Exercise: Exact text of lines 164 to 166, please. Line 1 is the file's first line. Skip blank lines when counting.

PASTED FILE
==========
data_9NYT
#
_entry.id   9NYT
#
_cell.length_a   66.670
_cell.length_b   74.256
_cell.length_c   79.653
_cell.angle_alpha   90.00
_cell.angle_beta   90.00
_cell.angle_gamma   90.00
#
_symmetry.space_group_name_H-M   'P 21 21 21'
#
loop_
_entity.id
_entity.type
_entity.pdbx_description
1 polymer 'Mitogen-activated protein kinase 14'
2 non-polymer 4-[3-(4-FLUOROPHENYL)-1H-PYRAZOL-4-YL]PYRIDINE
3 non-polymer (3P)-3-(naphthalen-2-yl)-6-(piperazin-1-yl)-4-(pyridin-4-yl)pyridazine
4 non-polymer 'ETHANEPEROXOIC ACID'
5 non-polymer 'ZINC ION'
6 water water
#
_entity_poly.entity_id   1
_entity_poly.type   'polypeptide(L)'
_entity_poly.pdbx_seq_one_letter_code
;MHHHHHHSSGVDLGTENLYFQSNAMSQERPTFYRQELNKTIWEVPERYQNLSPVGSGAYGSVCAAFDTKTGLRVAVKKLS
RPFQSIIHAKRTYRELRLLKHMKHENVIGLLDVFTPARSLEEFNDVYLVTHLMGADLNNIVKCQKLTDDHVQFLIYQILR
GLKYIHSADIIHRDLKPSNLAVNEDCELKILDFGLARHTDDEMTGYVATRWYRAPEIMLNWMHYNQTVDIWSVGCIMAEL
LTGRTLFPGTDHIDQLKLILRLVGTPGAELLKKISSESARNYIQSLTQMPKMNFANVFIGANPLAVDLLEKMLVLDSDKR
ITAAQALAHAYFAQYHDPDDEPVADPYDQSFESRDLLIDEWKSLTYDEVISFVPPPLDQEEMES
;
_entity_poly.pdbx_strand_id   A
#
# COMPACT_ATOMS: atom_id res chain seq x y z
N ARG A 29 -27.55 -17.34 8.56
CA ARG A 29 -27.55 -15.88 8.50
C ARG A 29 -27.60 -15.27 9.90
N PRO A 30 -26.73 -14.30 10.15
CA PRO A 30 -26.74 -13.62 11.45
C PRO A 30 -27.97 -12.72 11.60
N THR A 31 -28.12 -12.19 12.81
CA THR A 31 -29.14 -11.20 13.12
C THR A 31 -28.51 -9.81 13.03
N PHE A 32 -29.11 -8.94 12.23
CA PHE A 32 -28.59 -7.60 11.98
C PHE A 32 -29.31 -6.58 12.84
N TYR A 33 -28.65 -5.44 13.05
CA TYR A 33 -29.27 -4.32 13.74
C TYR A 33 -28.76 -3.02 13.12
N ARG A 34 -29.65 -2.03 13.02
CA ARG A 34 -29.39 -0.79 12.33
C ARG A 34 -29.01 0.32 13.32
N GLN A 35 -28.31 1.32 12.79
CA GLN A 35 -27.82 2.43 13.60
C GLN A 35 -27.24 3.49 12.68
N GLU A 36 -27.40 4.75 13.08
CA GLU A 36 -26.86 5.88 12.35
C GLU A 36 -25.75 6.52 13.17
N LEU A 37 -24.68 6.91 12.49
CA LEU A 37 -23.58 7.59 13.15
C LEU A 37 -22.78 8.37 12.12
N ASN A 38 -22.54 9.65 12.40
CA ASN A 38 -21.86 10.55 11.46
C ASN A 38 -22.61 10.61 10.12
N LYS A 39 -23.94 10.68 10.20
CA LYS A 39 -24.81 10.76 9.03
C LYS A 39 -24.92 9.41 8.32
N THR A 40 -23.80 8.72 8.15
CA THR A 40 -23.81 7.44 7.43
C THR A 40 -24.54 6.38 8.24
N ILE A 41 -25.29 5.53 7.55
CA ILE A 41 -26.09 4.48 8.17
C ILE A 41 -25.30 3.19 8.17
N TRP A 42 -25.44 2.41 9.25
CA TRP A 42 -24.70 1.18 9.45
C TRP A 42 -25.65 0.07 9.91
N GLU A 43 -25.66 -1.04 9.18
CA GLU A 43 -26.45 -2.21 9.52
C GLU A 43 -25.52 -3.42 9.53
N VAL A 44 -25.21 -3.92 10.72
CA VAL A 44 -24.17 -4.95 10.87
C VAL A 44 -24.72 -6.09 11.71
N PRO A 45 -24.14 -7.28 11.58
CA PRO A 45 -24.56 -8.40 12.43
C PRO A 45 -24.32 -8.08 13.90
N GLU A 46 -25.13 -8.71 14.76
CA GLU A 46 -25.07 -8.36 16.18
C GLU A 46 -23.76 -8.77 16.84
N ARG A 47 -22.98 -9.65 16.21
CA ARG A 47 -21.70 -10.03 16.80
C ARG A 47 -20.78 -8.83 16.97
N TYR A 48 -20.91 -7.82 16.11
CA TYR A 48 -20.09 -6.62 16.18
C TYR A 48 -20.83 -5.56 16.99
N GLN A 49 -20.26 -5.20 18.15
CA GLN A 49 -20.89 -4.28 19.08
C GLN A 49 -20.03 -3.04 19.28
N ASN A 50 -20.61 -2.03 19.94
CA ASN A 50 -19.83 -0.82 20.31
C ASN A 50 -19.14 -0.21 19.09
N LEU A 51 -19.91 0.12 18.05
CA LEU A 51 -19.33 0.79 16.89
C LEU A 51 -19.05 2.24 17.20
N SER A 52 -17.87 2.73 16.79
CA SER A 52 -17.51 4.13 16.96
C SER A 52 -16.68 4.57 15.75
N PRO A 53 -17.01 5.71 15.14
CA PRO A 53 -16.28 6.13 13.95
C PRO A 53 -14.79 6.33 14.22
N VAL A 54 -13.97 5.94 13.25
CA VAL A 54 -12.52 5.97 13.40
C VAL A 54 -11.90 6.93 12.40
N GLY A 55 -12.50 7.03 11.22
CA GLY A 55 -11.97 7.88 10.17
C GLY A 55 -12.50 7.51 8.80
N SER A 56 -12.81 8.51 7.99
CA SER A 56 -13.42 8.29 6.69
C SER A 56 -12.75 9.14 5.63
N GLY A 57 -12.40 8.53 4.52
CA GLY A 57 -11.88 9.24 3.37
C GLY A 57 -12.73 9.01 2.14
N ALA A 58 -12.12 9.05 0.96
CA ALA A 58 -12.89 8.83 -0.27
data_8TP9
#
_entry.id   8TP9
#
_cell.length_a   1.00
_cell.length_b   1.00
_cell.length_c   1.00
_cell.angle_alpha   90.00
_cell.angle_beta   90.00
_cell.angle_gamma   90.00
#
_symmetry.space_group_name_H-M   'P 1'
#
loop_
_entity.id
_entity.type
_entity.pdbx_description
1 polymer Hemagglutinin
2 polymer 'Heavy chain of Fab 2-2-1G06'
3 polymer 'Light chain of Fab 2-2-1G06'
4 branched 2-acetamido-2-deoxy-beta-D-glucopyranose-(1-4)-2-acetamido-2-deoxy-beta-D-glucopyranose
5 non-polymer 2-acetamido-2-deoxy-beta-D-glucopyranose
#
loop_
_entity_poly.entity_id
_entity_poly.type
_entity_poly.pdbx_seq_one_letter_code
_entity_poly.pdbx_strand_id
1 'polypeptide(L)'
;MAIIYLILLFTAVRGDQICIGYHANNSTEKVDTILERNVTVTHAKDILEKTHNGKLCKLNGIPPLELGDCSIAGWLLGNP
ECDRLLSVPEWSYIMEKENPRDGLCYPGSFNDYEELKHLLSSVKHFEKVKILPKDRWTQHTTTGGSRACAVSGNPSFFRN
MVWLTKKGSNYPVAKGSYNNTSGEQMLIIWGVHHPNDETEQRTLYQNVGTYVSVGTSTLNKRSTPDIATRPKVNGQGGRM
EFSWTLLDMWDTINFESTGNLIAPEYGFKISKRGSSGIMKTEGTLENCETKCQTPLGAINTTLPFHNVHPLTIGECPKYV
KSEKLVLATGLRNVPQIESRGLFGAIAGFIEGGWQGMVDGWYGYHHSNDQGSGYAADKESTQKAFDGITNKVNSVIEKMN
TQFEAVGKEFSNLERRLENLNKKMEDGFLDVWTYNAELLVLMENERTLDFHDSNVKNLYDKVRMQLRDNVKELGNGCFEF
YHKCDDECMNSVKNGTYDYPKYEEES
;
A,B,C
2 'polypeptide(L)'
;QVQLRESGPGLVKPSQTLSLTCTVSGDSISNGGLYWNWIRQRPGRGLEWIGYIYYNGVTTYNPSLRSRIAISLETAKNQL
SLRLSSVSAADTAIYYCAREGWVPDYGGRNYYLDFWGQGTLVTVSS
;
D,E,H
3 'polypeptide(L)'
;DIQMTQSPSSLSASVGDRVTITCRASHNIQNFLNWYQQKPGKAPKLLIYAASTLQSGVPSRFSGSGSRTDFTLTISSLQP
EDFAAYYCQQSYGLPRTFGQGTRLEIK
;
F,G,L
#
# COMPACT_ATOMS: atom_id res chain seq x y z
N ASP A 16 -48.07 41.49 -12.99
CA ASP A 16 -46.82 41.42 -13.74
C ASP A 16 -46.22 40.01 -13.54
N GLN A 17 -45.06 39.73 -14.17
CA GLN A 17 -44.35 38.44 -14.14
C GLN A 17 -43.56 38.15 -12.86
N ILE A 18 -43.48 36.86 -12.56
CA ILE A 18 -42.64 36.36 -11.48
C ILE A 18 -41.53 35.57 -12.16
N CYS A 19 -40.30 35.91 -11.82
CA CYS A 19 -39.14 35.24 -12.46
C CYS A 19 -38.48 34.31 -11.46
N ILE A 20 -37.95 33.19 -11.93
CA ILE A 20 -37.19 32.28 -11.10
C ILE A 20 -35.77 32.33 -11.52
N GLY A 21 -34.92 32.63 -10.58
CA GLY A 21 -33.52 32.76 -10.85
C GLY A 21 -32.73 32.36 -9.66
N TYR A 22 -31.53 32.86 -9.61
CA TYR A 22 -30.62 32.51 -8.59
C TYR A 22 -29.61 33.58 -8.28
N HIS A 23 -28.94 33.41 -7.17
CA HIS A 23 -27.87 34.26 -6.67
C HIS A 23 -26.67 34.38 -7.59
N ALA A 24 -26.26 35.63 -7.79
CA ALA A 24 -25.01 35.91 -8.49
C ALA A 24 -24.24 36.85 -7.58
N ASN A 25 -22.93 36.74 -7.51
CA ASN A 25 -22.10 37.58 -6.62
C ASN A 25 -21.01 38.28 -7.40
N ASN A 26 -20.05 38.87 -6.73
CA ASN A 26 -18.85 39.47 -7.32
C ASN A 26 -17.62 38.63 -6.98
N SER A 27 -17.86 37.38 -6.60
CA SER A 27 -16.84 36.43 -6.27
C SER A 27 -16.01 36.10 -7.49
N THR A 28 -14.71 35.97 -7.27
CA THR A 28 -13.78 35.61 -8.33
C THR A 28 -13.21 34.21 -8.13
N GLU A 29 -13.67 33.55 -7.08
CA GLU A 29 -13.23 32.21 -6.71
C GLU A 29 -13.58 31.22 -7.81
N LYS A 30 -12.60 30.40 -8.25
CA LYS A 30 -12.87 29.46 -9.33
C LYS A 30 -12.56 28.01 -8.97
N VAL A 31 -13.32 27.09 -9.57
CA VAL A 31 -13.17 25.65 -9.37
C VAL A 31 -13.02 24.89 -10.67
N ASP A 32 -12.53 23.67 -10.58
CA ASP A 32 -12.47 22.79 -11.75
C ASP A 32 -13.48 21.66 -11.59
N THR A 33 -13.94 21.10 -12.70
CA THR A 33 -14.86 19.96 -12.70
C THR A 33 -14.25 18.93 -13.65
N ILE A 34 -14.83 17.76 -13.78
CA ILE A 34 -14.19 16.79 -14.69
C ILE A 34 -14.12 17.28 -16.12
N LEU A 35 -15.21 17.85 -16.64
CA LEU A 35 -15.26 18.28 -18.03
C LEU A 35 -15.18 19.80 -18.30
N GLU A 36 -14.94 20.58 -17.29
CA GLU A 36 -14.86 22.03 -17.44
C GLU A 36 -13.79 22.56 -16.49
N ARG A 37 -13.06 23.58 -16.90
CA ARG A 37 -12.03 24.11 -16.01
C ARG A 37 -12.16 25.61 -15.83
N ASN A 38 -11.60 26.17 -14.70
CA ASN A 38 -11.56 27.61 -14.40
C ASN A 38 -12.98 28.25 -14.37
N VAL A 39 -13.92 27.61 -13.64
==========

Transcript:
2 'polypeptide(L)'
;QVQLRESGPGLVKPSQTLSLTCTVSGDSISNGGLYWNWIRQRPGRGLEWIGYIYYNGVTTYNPSLRSRIAISLETAKNQL
SLRLSSVSAADTAIYYCAREGWVPDYGGRNYYLDFWGQGTLVTVSS